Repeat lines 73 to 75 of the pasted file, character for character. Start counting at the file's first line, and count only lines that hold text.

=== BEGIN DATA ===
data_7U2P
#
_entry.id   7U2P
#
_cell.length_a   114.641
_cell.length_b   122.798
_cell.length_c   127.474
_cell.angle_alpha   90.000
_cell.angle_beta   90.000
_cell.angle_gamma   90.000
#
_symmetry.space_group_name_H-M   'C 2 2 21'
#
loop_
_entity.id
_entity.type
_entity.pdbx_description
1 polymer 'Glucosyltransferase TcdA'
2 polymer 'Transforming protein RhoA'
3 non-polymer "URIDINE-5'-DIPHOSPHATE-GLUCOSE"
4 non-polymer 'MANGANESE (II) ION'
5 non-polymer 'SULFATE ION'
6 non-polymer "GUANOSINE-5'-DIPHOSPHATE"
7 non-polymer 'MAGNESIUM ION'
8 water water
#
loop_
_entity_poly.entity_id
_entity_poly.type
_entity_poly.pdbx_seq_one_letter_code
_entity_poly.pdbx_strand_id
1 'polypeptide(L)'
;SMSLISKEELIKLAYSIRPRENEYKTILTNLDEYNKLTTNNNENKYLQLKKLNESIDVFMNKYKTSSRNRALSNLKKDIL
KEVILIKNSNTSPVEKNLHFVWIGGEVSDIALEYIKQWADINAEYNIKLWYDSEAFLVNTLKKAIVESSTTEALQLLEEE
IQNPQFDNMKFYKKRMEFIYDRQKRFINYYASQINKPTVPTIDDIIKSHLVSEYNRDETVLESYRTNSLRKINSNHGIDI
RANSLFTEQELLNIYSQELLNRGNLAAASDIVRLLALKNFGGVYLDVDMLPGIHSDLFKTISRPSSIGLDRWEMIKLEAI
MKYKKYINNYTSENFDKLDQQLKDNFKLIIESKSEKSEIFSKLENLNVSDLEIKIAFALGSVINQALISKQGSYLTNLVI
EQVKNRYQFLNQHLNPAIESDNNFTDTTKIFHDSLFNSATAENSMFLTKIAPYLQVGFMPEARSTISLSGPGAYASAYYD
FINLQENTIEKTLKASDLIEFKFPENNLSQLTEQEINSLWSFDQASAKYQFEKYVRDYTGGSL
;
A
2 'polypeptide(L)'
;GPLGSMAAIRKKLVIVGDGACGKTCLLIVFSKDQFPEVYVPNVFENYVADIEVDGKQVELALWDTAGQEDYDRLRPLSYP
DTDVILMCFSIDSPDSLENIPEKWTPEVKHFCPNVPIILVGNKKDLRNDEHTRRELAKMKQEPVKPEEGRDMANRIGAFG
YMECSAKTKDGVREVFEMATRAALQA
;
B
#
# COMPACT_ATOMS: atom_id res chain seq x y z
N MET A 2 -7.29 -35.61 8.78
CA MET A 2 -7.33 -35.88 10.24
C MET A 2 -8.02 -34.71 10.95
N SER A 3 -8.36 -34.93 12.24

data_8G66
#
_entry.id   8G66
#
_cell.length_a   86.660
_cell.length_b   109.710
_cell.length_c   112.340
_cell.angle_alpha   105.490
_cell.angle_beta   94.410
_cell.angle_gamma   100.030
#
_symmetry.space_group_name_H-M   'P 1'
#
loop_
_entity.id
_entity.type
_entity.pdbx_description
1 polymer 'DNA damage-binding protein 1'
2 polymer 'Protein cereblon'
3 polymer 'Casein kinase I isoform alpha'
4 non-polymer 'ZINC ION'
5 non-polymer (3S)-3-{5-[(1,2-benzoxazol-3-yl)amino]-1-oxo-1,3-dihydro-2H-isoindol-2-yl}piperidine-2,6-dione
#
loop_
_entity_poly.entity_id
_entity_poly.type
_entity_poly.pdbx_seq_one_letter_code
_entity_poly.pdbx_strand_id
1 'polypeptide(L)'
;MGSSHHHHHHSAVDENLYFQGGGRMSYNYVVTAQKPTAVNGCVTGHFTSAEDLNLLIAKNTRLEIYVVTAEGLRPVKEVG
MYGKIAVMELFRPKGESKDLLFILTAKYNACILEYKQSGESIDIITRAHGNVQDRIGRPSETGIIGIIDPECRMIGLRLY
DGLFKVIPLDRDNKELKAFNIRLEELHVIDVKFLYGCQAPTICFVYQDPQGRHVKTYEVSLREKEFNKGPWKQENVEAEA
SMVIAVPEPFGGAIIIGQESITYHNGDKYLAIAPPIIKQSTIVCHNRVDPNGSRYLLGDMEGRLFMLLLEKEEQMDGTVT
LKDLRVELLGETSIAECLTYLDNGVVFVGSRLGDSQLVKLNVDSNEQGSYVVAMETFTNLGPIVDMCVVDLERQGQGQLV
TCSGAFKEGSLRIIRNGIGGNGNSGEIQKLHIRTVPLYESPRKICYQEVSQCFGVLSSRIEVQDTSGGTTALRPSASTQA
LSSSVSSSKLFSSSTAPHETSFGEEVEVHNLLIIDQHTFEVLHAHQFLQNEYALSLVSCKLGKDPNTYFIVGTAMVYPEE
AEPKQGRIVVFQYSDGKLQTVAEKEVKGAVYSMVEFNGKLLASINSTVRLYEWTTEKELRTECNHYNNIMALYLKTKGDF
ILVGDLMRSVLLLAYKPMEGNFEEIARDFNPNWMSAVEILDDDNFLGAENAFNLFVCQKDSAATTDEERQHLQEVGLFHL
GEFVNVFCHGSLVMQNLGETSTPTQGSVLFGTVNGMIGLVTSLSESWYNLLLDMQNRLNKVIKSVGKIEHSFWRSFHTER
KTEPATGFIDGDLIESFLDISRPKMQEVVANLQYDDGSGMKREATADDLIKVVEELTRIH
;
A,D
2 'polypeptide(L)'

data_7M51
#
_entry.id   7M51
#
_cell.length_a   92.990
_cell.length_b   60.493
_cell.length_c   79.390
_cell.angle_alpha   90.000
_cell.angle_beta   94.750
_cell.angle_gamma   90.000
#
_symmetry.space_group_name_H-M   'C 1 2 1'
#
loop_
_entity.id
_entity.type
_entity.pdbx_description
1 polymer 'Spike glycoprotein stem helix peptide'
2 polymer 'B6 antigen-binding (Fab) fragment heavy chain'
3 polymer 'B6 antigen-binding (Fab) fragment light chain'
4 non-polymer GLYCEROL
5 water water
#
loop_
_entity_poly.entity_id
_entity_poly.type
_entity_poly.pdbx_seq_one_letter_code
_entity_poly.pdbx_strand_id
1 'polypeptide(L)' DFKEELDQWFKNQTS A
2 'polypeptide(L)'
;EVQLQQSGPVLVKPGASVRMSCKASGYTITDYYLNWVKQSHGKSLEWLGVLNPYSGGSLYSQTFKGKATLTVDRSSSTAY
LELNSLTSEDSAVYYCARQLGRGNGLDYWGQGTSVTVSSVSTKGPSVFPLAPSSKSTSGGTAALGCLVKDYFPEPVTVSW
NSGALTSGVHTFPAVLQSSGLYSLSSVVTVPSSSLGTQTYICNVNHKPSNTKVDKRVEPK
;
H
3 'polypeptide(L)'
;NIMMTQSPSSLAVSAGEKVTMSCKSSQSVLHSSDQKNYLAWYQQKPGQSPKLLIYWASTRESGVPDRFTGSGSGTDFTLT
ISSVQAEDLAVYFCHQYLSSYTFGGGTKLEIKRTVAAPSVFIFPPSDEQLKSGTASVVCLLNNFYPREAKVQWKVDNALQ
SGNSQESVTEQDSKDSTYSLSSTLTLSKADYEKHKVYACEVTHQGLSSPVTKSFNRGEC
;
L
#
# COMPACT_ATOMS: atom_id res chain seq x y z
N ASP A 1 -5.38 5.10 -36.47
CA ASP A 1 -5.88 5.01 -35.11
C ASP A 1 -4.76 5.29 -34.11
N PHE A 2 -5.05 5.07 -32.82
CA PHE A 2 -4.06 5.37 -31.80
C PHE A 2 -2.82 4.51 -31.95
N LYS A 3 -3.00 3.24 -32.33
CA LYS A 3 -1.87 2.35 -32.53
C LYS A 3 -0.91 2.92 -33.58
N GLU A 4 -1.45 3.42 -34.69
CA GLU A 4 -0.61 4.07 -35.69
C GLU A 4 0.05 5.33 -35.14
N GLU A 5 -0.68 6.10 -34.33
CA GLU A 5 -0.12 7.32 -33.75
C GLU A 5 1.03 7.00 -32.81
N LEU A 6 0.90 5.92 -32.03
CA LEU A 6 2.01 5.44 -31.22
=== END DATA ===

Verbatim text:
3 polymer 'Casein kinase I isoform alpha'
4 non-polymer 'ZINC ION'
5 non-polymer (3S)-3-{5-[(1,2-benzoxazol-3-yl)amino]-1-oxo-1,3-dihydro-2H-isoindol-2-yl}piperidine-2,6-dione